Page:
- Forms of Address
The proper honorifics, titles, and spellings of names are very important when addressing guests. Confirm all are correct before finalizing written materials such as programs, schedules, engravings, envelopes, place cards, or media announcements. For an individual or dignitary in question, it is best to reach out to their office or staff to confirm their preferred form of address, rather than assume a format. Common references may include:
The President of the United States:
An envelope is addressed as:
The White House
1600 Pennsylvania Avenue, NW
Washington, DC 20500
The salutation for a written greeting is: Dear Mr./Madam President
The salutation for an in-person greeting is: Mr./Madam President
The Secretary of State
An envelope is addressed as:
The Secretary of State
2201 C Street, NW
Washington, DC 20520
The salutation for a written greeting is: Dear Mr./Madam Secretary
The salutation for an in-person greeting is: Mr./Madam Secretary
- The Honorable
In the United States, government officials who have been elected to public office or are appointed by the President of the United States with the advice and consent of the Senate are afford the courtesy title of The Honorable. These positions include, but are not limited to, the President, Vice President, members of the Cabinet, Assistants to the President, Deputy Assistants to the President, Special Assistants to the President, deputy and under secretaries of executive departments, assistant secretaries, American ambassadors, governors, and mayors. Courtesy titles are not salutations and are used only in writing before the full name of a person. Additionally, it is custom in the United States for a person who has held the title of The Honorable to continue to be addressed as such after leaving a high-ranking position, unless they are removed from office or leave in disgrace.
- Receiving Lines
The most traditional receiving line consists of the host, the guest of honor, the partner or co-host of the host, and the partner of the guest of honor, in that order. One person from the host’s staff typically facilitates the order and gives instructions to the guest (i.e., please give your name and your spouse’s name upon greeting the host). The direction that guests enter into the receiving line can vary, but the host should be the first person to receive the guests, followed by the guest of honor. Announce cards, used in place of nametags, can be used to assist the host in identifying guests. Depending on the event, a photographer may be requested for candid or posed photos, at the determination of the host. A purse-runner can assist with holding bags as guests go through the line, and a table can be set for guests to place their belongings, depending on the configuration of the line. Special amenities to consider include hot towels, hand sanitizer, and a waiter with a tray to collect drinks before guests greet the host and guest of honor.
- Dietary Restrictions
If food is a key component of an event, it is especially important to determine the preferences and allergies of the guest of honor. It is especially important for seated meals, that offerings take into account the dietary restrictions and allergies of guests as well. Even at a reception, when food allergies may be unknown to the host, it is helpful to have a variety of items such as vegetarian and gluten free options. Allergies and preferences can also extend to event components such as flower arrangements. Some individuals are sensitive to fragrant flowers, so it is best to refrain from placing overly aromatic arrangements in the venue.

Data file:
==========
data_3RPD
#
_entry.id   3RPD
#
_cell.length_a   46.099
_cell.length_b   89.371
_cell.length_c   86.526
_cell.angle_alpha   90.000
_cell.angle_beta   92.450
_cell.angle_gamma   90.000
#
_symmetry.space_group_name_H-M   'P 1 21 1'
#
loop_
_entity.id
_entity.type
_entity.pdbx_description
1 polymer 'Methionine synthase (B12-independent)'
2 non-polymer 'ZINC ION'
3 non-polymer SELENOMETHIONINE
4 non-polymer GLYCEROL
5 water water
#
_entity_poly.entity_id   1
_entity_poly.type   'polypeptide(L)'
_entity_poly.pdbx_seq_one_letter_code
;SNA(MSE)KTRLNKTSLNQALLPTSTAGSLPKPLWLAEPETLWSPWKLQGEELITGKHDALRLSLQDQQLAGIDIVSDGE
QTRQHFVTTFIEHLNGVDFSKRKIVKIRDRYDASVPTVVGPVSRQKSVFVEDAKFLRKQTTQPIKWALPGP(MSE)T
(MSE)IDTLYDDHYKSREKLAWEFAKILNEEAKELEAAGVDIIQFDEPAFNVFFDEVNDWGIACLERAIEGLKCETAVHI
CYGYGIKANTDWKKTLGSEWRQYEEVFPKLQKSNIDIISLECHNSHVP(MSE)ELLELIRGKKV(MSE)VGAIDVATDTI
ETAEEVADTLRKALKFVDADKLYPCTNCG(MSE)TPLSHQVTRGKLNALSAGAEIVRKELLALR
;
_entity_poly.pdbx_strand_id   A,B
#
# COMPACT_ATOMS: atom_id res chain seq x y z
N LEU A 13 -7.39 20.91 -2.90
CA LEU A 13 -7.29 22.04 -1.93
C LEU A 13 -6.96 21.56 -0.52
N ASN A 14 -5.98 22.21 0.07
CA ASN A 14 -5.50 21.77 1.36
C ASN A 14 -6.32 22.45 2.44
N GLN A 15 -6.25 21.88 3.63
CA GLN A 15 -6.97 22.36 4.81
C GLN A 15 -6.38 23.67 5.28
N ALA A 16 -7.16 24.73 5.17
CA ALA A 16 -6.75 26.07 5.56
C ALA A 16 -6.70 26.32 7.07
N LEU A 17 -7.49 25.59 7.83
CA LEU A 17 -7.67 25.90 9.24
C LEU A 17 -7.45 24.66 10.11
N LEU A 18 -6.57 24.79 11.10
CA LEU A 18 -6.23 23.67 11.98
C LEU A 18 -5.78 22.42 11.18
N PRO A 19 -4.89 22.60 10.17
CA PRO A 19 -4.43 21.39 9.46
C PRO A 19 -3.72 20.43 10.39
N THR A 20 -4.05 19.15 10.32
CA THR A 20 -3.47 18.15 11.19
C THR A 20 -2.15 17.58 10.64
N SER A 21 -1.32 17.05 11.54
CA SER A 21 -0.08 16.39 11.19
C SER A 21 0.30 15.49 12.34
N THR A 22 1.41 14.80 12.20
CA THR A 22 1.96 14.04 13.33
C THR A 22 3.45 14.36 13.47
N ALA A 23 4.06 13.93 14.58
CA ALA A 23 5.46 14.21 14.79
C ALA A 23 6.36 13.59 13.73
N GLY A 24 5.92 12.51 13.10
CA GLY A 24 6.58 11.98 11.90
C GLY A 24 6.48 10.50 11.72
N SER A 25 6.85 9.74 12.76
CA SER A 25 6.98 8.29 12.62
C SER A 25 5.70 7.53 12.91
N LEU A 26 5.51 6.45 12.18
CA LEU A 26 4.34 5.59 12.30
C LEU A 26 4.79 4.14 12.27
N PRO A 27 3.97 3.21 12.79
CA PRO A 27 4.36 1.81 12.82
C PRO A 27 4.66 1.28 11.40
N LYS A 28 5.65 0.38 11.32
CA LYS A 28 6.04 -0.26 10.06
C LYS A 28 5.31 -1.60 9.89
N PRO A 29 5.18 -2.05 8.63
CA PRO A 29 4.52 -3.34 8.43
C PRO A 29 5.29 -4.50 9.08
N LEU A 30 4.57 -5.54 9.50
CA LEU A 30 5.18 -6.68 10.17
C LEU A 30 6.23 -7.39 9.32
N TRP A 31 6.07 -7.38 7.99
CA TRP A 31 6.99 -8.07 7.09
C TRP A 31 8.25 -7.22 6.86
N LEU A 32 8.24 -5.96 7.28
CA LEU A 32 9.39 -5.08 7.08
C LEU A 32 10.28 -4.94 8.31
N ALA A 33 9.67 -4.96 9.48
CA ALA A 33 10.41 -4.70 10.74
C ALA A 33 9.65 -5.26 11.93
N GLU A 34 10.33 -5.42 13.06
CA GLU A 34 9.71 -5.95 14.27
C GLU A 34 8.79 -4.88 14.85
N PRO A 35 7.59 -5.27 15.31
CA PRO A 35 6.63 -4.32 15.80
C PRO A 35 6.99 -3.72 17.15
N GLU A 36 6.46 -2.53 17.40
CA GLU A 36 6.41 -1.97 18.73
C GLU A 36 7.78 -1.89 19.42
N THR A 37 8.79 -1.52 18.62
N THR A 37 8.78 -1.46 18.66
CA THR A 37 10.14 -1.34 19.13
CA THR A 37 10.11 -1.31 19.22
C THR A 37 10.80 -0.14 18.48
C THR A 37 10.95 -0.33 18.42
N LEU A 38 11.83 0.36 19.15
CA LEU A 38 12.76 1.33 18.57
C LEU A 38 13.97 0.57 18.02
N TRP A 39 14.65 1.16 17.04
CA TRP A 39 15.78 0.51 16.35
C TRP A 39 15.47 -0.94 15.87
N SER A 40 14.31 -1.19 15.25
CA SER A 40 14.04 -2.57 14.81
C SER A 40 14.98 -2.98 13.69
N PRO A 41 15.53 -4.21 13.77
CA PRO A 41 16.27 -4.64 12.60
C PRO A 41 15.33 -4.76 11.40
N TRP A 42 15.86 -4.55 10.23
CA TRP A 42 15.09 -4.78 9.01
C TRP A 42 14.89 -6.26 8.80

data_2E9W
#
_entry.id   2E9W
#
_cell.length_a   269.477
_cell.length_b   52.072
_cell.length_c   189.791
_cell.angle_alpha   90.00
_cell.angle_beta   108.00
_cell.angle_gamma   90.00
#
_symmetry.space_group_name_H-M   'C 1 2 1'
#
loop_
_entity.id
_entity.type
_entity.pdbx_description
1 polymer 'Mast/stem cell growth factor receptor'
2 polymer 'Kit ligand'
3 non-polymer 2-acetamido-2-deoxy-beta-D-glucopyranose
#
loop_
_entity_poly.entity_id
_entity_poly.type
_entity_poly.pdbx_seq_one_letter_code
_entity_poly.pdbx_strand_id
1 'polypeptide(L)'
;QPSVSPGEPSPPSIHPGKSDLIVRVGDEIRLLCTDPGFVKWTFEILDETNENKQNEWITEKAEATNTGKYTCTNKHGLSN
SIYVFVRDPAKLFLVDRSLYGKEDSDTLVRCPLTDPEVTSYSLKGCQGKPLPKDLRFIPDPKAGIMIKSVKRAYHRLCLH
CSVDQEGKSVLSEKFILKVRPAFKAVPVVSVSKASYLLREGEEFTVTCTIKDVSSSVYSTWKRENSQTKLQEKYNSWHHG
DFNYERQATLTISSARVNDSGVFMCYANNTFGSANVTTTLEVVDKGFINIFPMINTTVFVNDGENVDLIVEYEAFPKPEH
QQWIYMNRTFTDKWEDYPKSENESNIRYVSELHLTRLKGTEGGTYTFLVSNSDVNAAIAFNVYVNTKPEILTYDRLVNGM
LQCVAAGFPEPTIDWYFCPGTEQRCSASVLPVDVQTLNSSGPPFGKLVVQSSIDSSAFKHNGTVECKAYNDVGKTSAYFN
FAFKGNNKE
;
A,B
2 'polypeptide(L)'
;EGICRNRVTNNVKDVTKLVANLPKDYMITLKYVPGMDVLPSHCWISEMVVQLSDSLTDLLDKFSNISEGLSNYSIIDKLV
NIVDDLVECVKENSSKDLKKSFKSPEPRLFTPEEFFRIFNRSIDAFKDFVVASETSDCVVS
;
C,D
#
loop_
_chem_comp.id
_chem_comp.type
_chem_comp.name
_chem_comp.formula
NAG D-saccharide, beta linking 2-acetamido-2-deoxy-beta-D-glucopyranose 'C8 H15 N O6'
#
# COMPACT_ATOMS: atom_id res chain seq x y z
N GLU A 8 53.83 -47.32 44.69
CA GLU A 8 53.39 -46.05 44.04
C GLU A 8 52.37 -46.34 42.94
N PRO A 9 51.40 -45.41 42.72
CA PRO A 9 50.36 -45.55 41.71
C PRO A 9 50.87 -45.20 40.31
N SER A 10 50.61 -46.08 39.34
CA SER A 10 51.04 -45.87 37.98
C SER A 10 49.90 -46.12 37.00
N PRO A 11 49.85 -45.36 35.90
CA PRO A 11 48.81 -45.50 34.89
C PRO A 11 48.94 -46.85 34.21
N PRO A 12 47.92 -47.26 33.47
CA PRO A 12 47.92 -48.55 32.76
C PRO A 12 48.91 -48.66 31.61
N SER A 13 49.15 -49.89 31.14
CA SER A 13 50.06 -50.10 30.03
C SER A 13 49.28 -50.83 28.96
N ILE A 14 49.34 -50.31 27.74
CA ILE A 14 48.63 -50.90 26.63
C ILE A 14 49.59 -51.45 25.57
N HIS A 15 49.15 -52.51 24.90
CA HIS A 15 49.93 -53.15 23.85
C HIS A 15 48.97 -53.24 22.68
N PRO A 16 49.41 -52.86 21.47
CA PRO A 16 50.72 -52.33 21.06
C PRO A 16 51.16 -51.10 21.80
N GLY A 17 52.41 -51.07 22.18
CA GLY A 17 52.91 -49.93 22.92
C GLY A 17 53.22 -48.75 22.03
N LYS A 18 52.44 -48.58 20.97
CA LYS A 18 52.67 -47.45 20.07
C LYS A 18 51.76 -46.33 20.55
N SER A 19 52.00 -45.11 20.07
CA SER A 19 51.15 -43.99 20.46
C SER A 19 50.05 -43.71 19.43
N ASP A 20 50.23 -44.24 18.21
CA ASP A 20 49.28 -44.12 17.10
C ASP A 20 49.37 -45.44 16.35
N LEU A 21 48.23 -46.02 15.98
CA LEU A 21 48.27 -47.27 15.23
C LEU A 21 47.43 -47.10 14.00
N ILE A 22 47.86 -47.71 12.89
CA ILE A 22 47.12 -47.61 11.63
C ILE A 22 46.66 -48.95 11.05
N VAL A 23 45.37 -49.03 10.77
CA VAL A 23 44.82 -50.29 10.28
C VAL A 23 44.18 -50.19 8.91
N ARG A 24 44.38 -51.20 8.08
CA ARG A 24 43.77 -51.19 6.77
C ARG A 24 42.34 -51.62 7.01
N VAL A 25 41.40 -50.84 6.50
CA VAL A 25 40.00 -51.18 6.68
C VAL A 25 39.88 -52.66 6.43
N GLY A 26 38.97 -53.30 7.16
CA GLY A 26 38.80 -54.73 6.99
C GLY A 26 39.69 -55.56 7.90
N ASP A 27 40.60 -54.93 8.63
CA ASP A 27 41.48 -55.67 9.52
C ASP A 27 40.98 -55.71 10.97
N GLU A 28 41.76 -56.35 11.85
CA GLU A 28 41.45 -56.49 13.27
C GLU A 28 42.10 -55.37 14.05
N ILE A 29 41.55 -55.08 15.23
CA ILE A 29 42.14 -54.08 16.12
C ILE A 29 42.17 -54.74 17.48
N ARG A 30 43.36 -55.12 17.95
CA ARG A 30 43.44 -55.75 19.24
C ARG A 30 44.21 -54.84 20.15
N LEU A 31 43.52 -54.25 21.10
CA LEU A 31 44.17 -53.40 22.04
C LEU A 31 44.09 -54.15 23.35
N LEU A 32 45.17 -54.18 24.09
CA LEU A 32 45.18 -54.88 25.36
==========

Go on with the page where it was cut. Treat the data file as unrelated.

- Religious Sensitivities
Religious customs should be considered when scheduling and hosting an event. When scheduling an event, consult a religious calendar to view upcoming holidays and remain mindful of the cultural customs that might surround guests’ religious beliefs or practices. These practices may also include dietary restrictions. In addition to holidays, consider any birthdays, celebrations, or anniversaries on or around the event date during event planning.
- Invitations, Menus, and Place Cards
Formal invitations for luncheons, dinners, receptions, and meetings are worded in the third person, on behalf of the host’s position. Rarely should you include the host’s given name. The preferred lettering style is script and all wording is spelled out without the use of acronyms.
Menus are developed with consideration of all guests, to include those with cultural or religious restrictions. Of course, the host is responsible for determining the menu and their own personal considerations should also be consulted when confirming the options. One should also confirm with guests ahead of time whether they have any dietary restrictions or food allergies.
Place cards assist guests in identifying their assigned seat for an event. Basic guidance is to write the name as it is spoken in formal conversation (Mr., Mrs., Ms., Dr., last name). Courtesy titles and post nominal letters are not typically included. For offices in which only one person at a time holds the title (for example, cabinet members and ambassadors to diplomatic posts), or only one person holding the title is at the event, the title is used on the place card in place of the person’s name.
- Seating an Event
For a non-social event held for business or diplomatic purposes, such as a working lunch or dinner, the guest of honor is typically placed across from the host/hostess. The next highest places of honor are to the right of the guest of honor and to the right of the host/hostess. Typically, spouses or partners are not included in working events, including lunches and dinners, but this is left to the host’s final determination.